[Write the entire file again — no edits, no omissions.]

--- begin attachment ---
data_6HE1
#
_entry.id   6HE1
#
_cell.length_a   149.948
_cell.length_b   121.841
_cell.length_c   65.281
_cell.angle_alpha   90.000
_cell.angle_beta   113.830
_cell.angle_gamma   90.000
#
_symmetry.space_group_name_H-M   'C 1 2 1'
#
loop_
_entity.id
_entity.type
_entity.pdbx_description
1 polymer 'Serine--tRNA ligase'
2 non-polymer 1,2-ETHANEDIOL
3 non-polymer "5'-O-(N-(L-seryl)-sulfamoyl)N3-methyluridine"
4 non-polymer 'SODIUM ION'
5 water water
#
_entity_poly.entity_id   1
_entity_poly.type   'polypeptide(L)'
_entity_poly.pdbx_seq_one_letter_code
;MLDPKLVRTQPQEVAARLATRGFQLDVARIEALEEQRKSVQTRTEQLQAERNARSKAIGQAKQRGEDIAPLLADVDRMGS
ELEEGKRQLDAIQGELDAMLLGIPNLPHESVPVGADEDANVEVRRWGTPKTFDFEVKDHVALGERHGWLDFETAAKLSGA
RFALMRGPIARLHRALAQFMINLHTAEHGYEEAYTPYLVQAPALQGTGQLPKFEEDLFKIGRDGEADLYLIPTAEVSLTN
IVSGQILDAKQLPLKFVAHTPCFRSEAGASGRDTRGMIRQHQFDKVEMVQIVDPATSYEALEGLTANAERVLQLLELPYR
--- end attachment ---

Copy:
data_6HE1
#
_entry.id   6HE1
#
_cell.length_a   149.948
_cell.length_b   121.841
_cell.length_c   65.281
_cell.angle_alpha   90.000
_cell.angle_beta   113.830
_cell.angle_gamma   90.000
#
_symmetry.space_group_name_H-M   'C 1 2 1'
#
loop_
_entity.id
_entity.type
_entity.pdbx_description
1 polymer 'Serine--tRNA ligase'
2 non-polymer 1,2-ETHANEDIOL
3 non-polymer "5'-O-(N-(L-seryl)-sulfamoyl)N3-methyluridine"
4 non-polymer 'SODIUM ION'
5 water water
#
_entity_poly.entity_id   1
_entity_poly.type   'polypeptide(L)'
_entity_poly.pdbx_seq_one_letter_code
;MLDPKLVRTQPQEVAARLATRGFQLDVARIEALEEQRKSVQTRTEQLQAERNARSKAIGQAKQRGEDIAPLLADVDRMGS
ELEEGKRQLDAIQGELDAMLLGIPNLPHESVPVGADEDANVEVRRWGTPKTFDFEVKDHVALGERHGWLDFETAAKLSGA
RFALMRGPIARLHRALAQFMINLHTAEHGYEEAYTPYLVQAPALQGTGQLPKFEEDLFKIGRDGEADLYLIPTAEVSLTN
IVSGQILDAKQLPLKFVAHTPCFRSEAGASGRDTRGMIRQHQFDKVEMVQIVDPATSYEALEGLTANAERVLQLLELPYR